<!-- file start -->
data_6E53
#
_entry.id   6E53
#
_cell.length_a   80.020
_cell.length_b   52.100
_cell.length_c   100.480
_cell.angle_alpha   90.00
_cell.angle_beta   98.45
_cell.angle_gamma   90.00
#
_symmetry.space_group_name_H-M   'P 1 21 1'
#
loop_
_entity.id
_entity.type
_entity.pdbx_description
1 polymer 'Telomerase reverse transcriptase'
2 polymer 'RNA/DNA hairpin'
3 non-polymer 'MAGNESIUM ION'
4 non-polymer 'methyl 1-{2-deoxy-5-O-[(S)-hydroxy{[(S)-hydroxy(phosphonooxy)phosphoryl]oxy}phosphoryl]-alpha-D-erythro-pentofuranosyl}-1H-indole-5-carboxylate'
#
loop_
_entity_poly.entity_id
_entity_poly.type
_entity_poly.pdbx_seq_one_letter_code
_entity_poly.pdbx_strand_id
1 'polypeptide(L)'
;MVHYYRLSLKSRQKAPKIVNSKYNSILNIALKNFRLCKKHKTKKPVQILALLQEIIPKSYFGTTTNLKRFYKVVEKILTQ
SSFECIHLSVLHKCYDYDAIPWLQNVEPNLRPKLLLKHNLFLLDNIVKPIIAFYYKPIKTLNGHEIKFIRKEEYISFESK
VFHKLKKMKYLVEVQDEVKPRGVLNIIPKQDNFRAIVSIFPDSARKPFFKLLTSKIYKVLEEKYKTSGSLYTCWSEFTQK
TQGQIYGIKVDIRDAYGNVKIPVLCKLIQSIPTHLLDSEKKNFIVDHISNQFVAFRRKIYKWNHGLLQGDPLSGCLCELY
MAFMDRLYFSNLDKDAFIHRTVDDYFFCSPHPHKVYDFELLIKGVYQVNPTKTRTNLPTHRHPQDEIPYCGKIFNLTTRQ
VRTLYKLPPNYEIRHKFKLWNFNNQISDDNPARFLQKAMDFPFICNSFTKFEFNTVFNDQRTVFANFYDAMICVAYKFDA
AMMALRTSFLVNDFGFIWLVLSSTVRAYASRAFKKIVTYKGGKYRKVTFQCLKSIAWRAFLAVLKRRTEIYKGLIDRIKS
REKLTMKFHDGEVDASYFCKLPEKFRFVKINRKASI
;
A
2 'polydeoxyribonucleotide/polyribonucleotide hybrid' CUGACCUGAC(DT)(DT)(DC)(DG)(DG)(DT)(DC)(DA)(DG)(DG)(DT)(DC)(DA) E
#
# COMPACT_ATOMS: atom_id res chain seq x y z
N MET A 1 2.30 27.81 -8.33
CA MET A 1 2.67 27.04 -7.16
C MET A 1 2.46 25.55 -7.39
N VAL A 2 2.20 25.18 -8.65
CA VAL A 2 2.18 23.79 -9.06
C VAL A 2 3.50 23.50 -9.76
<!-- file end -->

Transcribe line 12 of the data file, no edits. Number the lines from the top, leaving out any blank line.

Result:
_symmetry.space_group_name_H-M   'P 1 21 1'